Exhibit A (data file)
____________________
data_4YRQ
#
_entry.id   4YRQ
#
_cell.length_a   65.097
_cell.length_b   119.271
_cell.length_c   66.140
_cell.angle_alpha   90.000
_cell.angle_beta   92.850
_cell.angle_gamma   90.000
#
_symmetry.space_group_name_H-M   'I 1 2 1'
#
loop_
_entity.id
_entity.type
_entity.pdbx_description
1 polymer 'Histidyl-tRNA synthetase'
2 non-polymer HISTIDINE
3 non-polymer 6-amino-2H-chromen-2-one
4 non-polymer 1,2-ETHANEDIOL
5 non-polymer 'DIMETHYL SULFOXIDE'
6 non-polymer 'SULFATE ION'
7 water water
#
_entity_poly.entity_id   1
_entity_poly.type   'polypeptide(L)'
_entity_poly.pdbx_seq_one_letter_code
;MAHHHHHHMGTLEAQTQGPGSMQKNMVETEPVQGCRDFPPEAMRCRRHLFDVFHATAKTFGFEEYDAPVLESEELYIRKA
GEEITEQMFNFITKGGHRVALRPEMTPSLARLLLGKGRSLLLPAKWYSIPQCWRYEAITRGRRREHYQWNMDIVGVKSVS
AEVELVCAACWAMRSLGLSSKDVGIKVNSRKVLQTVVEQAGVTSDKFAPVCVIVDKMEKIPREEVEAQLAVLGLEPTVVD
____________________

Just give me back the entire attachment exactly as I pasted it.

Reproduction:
data_4YRQ
#
_entry.id   4YRQ
#
_cell.length_a   65.097
_cell.length_b   119.271
_cell.length_c   66.140
_cell.angle_alpha   90.000
_cell.angle_beta   92.850
_cell.angle_gamma   90.000
#
_symmetry.space_group_name_H-M   'I 1 2 1'
#
loop_
_entity.id
_entity.type
_entity.pdbx_description
1 polymer 'Histidyl-tRNA synthetase'
2 non-polymer HISTIDINE
3 non-polymer 6-amino-2H-chromen-2-one
4 non-polymer 1,2-ETHANEDIOL
5 non-polymer 'DIMETHYL SULFOXIDE'
6 non-polymer 'SULFATE ION'
7 water water
#
_entity_poly.entity_id   1
_entity_poly.type   'polypeptide(L)'
_entity_poly.pdbx_seq_one_letter_code
;MAHHHHHHMGTLEAQTQGPGSMQKNMVETEPVQGCRDFPPEAMRCRRHLFDVFHATAKTFGFEEYDAPVLESEELYIRKA
GEEITEQMFNFITKGGHRVALRPEMTPSLARLLLGKGRSLLLPAKWYSIPQCWRYEAITRGRRREHYQWNMDIVGVKSVS
AEVELVCAACWAMRSLGLSSKDVGIKVNSRKVLQTVVEQAGVTSDKFAPVCVIVDKMEKIPREEVEAQLAVLGLEPTVVD